The whirlwind of data and opinion surrounding climate change can be overwhelming; how do we form something meaningful and informative out of all of the figures, news, opinions and anxiety surrounding this topic?
Art connects us to the problem in a felt way, it encourages engagement, deep thinking, problem-solving and questioning.
The title of this exhibition (1.5 Degrees) comes from the challenge of the global community to limit global warming to 1.5 degrees (above pre-industrial levels). It is about the science of climate change, communicated in diverse and intriguing ways.
17 Artist from across Australia explore our relationship to the planet, through explorations of the juncture between science and art, and the very human response to the looming threat of climate change.
HELENE BOYER - Diminished by Degrees
Local marine ecosystems face multidimensional threats from increasing acidification and warming of our oceans, encouraging invasive species to flourish and resulting in profound implications for the economic and social systems that depend upon them. The surface waters off the east coast of Tasmania have warmed by approximately 2°C over the past 60 years. This is two to three times the global rate. It can be the smaller, less obvious creatures and plants that have a major impact on degradation of our local marine worlds and are usually only brought to general public notice when they affect the economies of agriculture or fishing. Tasmania’s Giant Kelp forests have been bleached and then diminished by 95% in past decades due to higher sea temps and has seen them listed by the Australian Government as an endangered marine community. The tropical Long-Spined Sea Urchin feeds on marine algae, depriving other species of food and habitat and breeds more successfully in warming waters. We are on the verge of a population explosion that will see this invader cause lifeless ‘barrens’ in the biodiverse reef habitats across large areas of Tasmania’s east coast. The poisonous and voracious introduced predator the North Pacific Sea Star’s breeding rate is also controlled by sea temperature. The disruption of marine ecosystems in the Australian region due to global warming is likely to be greatest in our temperate waters, with the greatest warming off south-east Australia in the Tasman Sea; this area is a global ‘hotspot’.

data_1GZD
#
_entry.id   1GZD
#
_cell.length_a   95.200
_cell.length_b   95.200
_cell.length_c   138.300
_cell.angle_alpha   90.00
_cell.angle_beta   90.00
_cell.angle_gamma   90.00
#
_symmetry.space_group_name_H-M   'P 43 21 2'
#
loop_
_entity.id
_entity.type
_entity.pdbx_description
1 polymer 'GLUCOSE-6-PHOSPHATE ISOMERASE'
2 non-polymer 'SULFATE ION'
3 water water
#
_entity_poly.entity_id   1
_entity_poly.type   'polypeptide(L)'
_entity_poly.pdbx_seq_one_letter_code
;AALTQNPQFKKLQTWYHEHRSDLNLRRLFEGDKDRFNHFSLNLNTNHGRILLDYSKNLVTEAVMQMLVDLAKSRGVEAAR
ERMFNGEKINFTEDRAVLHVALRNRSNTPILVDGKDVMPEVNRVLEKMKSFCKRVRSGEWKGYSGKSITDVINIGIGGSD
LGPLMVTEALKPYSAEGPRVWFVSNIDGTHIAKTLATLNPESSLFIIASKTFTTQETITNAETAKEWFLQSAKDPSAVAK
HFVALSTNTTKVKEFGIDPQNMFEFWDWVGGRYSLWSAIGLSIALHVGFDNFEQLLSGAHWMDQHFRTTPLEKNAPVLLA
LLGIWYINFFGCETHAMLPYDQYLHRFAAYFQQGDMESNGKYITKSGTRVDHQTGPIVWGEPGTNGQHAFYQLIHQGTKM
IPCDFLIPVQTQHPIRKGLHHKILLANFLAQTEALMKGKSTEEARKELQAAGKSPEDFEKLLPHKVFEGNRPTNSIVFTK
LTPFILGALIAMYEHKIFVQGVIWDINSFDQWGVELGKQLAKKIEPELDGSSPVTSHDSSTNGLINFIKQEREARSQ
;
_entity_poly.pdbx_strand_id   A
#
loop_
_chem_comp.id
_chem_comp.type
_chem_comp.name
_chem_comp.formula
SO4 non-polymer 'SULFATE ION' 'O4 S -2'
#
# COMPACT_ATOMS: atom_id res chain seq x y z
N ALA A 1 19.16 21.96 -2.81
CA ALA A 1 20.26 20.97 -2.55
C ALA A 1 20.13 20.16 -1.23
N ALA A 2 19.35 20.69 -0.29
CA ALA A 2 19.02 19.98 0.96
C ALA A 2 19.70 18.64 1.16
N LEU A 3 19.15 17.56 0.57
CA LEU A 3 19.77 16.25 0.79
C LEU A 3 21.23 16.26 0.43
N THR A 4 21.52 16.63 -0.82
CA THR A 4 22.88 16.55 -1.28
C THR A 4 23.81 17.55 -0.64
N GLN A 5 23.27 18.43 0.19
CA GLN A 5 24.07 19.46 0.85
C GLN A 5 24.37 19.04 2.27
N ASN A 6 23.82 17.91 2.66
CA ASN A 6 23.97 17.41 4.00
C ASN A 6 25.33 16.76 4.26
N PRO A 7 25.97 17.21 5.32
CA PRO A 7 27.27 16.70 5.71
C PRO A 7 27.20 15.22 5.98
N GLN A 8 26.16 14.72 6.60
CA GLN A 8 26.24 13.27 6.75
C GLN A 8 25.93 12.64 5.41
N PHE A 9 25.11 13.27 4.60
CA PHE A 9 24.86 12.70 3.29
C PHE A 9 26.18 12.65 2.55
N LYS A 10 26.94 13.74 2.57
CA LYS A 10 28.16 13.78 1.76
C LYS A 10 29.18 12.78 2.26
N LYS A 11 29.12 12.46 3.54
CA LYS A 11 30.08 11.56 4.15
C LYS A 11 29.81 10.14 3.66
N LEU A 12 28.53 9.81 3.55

Based in Launceston Tasmania, I am a chiefly self-taught glass artist and sculptor who utilises forms drawn from nature to comment upon contemporary themes. I am inspired by the vigour and fecundity of the diverse and extraordinary botanical forms to be found in the marine and terrestrial environments of my island home and delight in creating delicate works that celebrate the smaller things. I love the potential of glass to exploit transparency, colour and light and to be simultaneously fragile and robust. Soda lime and borosilicate glass rods and tubes are manipulated in the flame of my torch and then I add additional colour or texture to the glass surface through sandblasting, painting or pencil before assembling sculptural components. I often capture the botanical sculptures under glass like the scientific specimen displays of the 19th century, sometimes creating quasi scientific names for imagined forms. I was a finalist in the Bay of Fires Art Award and the sculpture award Artentwine in 2018 and a finalist in the Tom Bass Prize 2020.
ART AVISO PROFILE